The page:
Top-notch video tutorials for Swift developers

Curious? Get three great screencasts FREE

Thousands of developers use NSScreencast to stay on top of iOS development.

ExxonMobil
Venmo
Thoughtbot
The Working Group
Medium

Updated Regularly

Bite-sized videos on iOS development.

The iOS landscape is large and changes often. With short, bite-sized videos released on a steady schedule, NSScreencast helps keep you continually up to date.

Up to date with Xcode 12 and iOS 14

We cover the latest and greatest to get you up to speed quickly.

UIKit, SwiftUI, and macOS

In our catalog you'll find a wide variety of topics and UI frameworks.

Swift Language

Increase your knowledge of the Swift language and take advantage of new Swift language features as they are developed.

High Quality Videos

We stress the details. Each screencast is carefully produced in HD quality.

Short and Focused

We don't want to waste your time. Most videos are between 10 and 20 minutes long.

Any Device

Stream on the web or use our native apps for iOS or the tv.

Team Plans

Get NSScreencast for your whole team. Discounts start at 5 seats

Have I mentioned lately how awesome NSScreencast is? No? Worth the subscription. Check it out if you’re an iOS developer. Or even if you’re not and you want an example of how to do coding screencasts well.

Got tired of dead-end googling so I checked to see if @NSScreencast had covered what I was looking for. Of course he had, 4 years ago. Should have checked there first.

One 13-minute episode of @NSScreencast just paid for the yearly subscription fee in amount of time saved. Do it.

Seriously great stuff even for seasoned developers. I’ve learned a good amount from Ben’s videos.

You can really expand your development horizons in just a few minutes a week with NSScreencast.

Random PSA for iOS developers: @NSScreencast is a great resource, and worth every penny. It’s high quality, practical, and honest.

Can’t say enough good things about @NSScreencast There is gold in the Road Trip DJ Series.

I just reuppped my subscription to @NSScreencast. [An] indespensible resource if you’re into iOS or Mac Development.

Just finished @NSScreencast series on Modern CollectionViews. Strongly recommended. Programmatic UI, nicely structured code, easily approachable explanation style. 👌

Showing episodes 193 - 216 of 491 in total
  • #299

    Camera Capture and Detection

    We get smarter about drawing, this time leveraging a custom path so we can display non-rectangular outlines.

  • #298

    Camera Capture and Detection

    In the last episode it was clear our coordinate math was wrong. But why? We will answer that question and solve the problem. We also add code to hide the box if it hasn’t detected a rectangle for a few seconds.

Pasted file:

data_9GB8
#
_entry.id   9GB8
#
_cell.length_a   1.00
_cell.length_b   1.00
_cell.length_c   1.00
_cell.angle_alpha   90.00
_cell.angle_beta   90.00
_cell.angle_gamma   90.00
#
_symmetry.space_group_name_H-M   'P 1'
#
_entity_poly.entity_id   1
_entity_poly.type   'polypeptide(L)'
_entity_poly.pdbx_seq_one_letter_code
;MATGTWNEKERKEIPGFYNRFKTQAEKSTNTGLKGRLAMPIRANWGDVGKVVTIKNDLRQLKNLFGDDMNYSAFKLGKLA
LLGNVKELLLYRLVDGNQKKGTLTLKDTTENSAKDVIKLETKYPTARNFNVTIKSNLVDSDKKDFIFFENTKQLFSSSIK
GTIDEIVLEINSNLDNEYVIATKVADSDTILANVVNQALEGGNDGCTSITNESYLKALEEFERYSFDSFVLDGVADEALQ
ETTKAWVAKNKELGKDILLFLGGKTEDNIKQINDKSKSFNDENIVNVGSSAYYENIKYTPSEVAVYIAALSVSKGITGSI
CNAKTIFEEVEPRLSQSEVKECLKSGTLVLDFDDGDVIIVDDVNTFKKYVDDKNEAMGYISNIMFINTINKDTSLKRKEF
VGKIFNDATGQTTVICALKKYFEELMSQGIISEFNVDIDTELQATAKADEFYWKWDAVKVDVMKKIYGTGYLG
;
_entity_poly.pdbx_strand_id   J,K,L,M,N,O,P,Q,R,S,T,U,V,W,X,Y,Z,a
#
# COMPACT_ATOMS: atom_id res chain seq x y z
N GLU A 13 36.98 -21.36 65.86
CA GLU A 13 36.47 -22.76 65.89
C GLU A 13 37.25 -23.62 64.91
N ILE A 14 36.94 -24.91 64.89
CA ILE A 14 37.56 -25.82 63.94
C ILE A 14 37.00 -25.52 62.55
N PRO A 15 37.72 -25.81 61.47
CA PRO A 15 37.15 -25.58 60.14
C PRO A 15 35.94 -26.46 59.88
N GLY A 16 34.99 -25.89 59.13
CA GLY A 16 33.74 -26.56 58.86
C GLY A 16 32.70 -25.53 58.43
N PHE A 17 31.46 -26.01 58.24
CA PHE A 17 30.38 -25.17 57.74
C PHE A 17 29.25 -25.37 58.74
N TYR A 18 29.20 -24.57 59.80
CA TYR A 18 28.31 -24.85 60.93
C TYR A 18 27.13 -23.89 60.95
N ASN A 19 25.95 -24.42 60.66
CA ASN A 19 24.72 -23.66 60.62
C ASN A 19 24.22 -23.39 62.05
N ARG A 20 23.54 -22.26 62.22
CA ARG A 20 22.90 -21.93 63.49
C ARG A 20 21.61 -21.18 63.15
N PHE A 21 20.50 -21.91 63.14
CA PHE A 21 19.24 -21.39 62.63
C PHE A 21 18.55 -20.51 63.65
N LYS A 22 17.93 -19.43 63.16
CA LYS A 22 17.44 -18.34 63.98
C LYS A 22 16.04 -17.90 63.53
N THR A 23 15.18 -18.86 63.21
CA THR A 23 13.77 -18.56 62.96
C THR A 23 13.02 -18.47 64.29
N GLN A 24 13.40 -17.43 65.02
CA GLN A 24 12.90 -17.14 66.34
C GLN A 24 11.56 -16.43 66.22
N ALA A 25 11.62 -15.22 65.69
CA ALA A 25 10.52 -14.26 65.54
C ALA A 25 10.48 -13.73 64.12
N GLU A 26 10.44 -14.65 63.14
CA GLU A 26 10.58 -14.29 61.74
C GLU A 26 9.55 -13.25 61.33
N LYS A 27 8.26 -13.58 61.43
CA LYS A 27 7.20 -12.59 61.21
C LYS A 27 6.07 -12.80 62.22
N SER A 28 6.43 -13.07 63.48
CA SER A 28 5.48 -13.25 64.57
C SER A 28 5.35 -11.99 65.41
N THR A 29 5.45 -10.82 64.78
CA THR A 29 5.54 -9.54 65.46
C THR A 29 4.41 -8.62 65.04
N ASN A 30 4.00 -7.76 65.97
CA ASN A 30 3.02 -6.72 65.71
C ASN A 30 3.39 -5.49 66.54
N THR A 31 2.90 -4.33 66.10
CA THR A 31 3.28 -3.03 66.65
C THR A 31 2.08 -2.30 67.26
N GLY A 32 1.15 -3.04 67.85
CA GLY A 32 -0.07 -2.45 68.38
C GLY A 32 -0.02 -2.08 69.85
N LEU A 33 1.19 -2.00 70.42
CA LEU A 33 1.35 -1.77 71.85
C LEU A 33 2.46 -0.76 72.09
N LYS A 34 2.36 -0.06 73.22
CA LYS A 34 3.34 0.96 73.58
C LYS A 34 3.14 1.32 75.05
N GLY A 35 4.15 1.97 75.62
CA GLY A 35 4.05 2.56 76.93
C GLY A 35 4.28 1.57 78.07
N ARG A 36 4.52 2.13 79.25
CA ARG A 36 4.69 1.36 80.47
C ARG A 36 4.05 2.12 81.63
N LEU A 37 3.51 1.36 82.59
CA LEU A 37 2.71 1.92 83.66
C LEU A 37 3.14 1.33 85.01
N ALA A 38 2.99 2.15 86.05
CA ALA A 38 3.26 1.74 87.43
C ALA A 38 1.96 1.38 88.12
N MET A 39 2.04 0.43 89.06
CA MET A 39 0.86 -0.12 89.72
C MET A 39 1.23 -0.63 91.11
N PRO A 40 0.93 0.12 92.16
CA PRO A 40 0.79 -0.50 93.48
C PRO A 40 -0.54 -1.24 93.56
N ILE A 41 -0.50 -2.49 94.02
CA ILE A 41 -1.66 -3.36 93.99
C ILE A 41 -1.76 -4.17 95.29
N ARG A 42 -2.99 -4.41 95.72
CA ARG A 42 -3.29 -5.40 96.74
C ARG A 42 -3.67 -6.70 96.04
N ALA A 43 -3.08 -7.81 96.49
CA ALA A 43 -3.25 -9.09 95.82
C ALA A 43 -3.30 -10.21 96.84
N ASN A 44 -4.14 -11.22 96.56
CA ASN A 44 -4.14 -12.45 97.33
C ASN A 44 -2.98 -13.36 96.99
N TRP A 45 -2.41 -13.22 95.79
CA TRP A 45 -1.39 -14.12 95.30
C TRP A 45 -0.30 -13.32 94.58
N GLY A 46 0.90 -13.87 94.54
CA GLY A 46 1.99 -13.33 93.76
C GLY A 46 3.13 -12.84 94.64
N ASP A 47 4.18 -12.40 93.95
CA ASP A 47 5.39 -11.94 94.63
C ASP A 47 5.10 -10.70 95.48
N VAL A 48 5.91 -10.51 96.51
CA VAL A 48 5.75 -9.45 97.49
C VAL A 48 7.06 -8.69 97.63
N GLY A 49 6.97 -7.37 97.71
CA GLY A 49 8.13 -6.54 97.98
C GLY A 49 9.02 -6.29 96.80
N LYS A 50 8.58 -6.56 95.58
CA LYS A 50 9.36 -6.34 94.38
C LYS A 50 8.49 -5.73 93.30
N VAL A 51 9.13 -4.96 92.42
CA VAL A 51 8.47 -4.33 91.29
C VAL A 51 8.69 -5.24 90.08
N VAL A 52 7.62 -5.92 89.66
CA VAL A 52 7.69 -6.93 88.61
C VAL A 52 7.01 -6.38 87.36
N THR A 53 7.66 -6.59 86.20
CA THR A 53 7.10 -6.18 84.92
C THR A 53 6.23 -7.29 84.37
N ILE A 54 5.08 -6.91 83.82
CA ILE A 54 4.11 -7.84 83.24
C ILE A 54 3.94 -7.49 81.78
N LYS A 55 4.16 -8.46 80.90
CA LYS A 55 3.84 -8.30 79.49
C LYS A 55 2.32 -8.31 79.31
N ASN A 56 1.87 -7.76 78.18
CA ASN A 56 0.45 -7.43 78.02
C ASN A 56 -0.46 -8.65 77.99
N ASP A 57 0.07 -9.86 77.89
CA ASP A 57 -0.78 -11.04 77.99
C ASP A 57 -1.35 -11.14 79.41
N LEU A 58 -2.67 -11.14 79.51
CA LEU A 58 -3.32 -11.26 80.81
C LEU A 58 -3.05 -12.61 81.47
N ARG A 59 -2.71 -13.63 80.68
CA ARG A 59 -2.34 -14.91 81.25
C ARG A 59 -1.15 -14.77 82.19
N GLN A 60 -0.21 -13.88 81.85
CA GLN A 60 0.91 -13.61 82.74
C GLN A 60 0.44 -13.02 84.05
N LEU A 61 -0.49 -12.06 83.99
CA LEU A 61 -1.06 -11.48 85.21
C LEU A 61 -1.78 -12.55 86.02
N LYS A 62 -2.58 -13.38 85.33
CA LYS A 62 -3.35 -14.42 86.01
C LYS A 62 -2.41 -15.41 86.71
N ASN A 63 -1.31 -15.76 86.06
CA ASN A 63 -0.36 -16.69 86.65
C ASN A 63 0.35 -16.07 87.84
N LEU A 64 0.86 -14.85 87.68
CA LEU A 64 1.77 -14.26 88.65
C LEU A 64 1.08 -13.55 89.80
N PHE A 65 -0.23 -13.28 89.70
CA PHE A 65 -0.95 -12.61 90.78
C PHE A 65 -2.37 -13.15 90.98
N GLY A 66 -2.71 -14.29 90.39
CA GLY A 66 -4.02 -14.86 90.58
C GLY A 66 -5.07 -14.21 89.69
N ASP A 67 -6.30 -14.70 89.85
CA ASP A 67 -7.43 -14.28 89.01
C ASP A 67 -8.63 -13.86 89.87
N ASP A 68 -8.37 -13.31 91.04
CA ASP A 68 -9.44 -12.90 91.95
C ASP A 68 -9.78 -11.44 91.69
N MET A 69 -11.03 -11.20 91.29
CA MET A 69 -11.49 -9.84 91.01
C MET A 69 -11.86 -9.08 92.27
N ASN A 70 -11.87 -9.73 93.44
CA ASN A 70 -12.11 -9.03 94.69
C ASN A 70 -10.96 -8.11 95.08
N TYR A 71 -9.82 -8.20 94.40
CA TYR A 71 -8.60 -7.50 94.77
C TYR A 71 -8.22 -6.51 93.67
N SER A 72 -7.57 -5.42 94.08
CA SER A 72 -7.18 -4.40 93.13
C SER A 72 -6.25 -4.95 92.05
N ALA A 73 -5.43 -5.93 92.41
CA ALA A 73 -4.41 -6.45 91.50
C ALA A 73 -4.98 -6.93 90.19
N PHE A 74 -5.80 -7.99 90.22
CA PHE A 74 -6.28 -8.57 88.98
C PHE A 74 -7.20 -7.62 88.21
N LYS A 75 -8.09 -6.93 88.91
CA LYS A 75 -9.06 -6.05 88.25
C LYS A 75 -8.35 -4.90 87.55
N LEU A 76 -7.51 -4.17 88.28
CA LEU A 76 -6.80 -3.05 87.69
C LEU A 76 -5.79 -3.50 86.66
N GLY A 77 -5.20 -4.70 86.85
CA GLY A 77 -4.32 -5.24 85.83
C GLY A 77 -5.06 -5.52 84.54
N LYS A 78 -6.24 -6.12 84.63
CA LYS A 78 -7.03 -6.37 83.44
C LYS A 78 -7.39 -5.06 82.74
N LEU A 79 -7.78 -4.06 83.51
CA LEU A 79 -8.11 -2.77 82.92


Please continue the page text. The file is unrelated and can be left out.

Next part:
• #297

    Camera Capture and Detection

    We learn how to convert a CMSampleBuffer into a CIImage and how to set up our CIDetector to detect rectangles. We then draw a box around the detected rectangle and discuss why adding simple subviews won't work with full screen sublayers.

  • #296

    Camera Capture and Detection

    We set up the preview layer so we can see the video, then we add a sample buffer queue so we can get access to the individual frames of the video coming through the capture session.

  • #295

    Camera Capture and Detection

    We start by setting up the project to take photos. We start by disabling rotation, which is typical of a camera app. We then add the appropriate Info.plist entry so that we can inform the user why we need camera access. We organize the view controller intro sections to keep things tidy as we add code to the project. Finally we setup the camera capture session, which is the first step to capturing video from the camera.

  • #294

    Camera Capture and Detection

    In this introductory episode I show the finished version of the application we will be building in this series.

  • #293

    Dive Into Core Graphics

    Core Graphics is a cross-platform technology, but there are some gotchas to consider when working on mac apps with AppKit. Sam will go over some of these differences to help you avoid some common pitfalls.

  • #292

    Dive Into Core Graphics

    In this episode we’ll learn how to draw images with core graphics, then watermark a photo by drawing text overlaid on top of it.

  • #291

    Dive Into Core Graphics

    In this episode we’ll leverage what we've learned to create a reusable control that will show progress as a path outlining a circle, complete with animation.

  • #290

    Dive Into Core Graphics

    In this video we’ll learn how to use custom drawing with CALayers to support implicit animations.